Findings suggest low- to moderate-intensity statins may be more appealing as initial treatment in older persons at a higher risk for adverse events, say authors.
New findings from a nationwide Danish cohort study show that low- to moderate-intensity statins are associated with a greater reduction in low-density lipoprotein cholesterol (LDL-C) levels in adults aged ≥75 years than those aged ≤50 years.
“Low- to moderate-intensity statins were associated with a greater reduction in LDL-C levels in older persons than younger persons and may be more appealing as initial treatment in older persons who are at increased risk for adverse events,” wrote authors of the study published August 1, 2023, in the Annals of Internal Medicine.
Recommendations for the use of statins for primary or secondary prevention are based on clinical trials that “underrepresent persons older than 75 years,” continued researchers. For this reason, they designed the current study to examine the association between age and LDL-C reduction by statin therapy in persons in Denmark between 2008 and 2018.
The cohort included 82 958 participants who received simvastatin or atorvastatin, who had LDL-C levels measured before and during statin use, according to the study abstract. Among the study cohort, 10 388 (13%) of participants were aged ≥75 years.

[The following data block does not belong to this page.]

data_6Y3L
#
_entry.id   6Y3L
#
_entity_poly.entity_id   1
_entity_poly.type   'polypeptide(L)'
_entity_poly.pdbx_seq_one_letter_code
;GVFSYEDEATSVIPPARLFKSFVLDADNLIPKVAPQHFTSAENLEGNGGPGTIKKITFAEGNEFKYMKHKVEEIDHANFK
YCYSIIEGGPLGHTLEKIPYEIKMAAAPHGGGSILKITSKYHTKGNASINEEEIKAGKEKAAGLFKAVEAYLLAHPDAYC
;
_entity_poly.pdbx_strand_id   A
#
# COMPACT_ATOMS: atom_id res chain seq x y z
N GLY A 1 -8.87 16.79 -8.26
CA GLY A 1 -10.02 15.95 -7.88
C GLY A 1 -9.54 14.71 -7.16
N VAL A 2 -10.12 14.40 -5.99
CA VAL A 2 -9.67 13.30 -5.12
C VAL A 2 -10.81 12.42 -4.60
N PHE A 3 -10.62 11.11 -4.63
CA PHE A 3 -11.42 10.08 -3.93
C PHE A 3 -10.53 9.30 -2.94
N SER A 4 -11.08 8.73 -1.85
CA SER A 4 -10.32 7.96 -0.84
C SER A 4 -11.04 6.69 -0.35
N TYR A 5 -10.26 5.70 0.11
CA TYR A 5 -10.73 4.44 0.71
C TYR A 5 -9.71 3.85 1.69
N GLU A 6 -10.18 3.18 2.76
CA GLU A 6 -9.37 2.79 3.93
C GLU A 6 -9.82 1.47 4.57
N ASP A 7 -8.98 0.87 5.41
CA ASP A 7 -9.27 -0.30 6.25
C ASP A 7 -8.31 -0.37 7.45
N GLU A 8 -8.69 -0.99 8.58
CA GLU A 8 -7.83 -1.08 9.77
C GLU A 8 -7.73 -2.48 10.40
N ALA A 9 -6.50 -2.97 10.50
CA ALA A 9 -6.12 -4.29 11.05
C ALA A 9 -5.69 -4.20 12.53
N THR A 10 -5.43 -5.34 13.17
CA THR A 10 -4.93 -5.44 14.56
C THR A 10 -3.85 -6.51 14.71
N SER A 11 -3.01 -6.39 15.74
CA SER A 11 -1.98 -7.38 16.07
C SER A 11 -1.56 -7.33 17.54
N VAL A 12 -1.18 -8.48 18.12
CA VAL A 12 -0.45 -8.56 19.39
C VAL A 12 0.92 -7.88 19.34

The main outcomes were statin response—defined for the purpose of the study as the percentage reduction in prestatin LDL-C level—and percentage reduction differences (PRDs) according to age and simvastatin or atorvastatin dose based on a longitudinal model for LDL-C.
Results showed that participants aged ≥75 years experienced greater reductions in LDL-C levels compared to those aged ≤50 years:
Investigators noted the adjusted PRD for adults aged ≥75 years compared to those aged ≤50 years was 2.62 percentage points. This association, they added, was consistent for primary prevention (2.54 percentage points) and secondary prevention (2.32 percentage points) but smaller for those who initiated high-intensity statins (atorvastatin 40 mg: 1.36 percentage points; atorvastatin 80 mg: −0.58 percentage point).
Limitations to the current study include the use of administrative data, lack of data on body mass index, and the mainly White study population, which “may limit generalizability,” wrote researchers.